Photo by Michael Jones
After Scott Erickson
The sixteenth summer was subtle,
spilling over with delight,
illuminated by strands
of soft-spun sunlight, winding into infinity
in directions I could not see.
I still labored in those days,
breaking my body, my burden,
beneath morning and evening sun,
that I might be made strong.
Graduation, a gateway, laid a dream to rest,
burying that possible path
in a past placed well beyond my reach.
So I went away for a while,
wandering until I found my home.
With it, I found my voice.
I was given a pen and skeleton,
asked to bring a sonnet to life.
I obeyed, building fourteen lines
with novice rhymes
and a meter I had not perfected.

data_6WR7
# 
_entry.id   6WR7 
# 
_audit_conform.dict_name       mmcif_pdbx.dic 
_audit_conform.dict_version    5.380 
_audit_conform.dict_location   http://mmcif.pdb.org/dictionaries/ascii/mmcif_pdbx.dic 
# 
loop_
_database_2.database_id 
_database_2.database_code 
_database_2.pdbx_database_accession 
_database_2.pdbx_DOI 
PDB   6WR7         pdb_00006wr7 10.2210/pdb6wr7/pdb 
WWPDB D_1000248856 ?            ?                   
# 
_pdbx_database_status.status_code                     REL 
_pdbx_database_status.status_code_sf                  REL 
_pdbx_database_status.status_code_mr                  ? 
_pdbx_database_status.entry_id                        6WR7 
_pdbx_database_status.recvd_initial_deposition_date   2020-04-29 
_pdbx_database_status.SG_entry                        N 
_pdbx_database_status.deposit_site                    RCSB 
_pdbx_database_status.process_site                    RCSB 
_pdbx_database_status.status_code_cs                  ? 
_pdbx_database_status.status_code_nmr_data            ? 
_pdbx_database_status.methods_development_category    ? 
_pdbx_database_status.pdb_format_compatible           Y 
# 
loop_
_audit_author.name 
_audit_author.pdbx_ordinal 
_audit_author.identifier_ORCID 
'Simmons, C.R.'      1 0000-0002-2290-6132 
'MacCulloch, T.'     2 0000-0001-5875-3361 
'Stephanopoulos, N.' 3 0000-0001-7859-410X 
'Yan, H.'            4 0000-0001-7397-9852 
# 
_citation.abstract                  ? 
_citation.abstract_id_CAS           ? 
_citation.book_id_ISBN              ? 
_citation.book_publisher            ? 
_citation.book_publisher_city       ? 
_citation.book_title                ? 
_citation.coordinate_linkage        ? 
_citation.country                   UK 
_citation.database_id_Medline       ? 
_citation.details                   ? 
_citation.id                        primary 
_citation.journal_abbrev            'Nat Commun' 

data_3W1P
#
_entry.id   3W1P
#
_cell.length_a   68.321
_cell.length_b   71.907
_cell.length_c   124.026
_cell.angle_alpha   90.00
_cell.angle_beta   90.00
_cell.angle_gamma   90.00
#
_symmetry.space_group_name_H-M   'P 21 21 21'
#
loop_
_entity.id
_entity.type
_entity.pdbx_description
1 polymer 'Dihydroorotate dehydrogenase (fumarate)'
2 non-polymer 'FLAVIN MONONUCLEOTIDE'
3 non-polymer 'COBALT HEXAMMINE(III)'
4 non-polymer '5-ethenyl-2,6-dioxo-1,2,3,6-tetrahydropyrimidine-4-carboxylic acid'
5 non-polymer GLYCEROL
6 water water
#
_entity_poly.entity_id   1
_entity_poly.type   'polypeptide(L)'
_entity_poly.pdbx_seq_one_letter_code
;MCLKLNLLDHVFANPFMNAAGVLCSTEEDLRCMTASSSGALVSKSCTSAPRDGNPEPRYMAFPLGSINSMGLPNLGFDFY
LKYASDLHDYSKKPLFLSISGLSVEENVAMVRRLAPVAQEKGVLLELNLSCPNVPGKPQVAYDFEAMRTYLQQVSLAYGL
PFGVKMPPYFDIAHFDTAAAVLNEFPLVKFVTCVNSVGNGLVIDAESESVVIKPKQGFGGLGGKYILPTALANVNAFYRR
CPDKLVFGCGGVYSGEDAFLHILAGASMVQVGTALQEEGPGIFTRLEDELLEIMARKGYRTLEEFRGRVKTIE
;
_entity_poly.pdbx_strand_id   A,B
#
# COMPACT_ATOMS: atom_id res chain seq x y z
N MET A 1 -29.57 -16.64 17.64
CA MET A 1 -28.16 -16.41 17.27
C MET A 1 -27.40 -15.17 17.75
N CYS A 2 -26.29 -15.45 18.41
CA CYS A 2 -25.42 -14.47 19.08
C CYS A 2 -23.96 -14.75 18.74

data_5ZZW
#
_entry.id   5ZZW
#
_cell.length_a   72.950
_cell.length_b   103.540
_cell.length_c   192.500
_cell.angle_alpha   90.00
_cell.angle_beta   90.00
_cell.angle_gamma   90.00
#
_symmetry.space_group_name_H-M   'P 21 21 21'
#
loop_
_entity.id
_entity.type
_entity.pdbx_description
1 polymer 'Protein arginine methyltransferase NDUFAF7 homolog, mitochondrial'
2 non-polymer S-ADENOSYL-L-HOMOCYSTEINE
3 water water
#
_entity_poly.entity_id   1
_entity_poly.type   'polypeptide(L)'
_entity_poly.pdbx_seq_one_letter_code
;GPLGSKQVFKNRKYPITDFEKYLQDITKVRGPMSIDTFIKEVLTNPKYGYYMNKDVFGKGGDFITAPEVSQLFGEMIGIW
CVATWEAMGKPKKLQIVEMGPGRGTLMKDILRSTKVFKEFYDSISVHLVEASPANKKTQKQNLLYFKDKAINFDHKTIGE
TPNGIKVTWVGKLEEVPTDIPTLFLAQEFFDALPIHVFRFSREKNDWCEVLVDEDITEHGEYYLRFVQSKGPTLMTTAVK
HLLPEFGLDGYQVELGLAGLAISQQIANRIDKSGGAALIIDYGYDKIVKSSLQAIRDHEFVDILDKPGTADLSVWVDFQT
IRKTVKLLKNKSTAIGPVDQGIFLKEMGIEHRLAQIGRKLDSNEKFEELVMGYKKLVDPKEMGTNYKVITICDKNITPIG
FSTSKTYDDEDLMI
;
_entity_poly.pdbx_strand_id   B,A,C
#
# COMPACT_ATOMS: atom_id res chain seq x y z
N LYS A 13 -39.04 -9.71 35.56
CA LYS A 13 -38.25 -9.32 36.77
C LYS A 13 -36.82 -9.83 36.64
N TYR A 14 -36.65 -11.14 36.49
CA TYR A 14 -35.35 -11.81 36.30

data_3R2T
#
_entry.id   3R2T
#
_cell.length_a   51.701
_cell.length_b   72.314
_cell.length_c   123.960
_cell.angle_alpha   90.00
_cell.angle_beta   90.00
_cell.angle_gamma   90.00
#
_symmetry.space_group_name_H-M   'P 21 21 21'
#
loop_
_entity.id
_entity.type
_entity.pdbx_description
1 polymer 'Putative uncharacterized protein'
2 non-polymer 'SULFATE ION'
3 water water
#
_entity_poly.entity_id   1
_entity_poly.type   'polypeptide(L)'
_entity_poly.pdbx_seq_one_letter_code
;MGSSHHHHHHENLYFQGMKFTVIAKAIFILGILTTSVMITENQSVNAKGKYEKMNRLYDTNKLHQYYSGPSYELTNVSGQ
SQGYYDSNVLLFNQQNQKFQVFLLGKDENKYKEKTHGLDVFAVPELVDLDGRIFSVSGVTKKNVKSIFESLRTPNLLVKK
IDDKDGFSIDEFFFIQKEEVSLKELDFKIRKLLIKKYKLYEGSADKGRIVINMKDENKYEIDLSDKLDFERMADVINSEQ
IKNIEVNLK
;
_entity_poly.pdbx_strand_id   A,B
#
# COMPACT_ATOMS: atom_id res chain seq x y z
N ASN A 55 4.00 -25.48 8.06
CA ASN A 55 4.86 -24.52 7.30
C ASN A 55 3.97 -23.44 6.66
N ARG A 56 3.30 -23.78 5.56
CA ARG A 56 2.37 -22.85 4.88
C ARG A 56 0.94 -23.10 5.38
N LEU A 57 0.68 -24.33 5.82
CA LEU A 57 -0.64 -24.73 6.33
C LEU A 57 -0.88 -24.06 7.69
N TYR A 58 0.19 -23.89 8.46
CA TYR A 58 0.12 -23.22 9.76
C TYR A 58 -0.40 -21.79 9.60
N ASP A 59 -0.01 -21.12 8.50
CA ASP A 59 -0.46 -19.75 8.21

My voice, a long shackled creature,
was cut loose as I learned to speak
in another tongue,
one I had sought since birth.
I received rejections
from the schools I dreamed of,
sentenced to slim choices,
places near and far afield,
shadowed in uncertainty.
These days, I have learned
that some dreams must die.
My found voice and I understand.
They are my kin, ashes to ashes.
Still, on the other side, light knows no death.
I can learn to live again.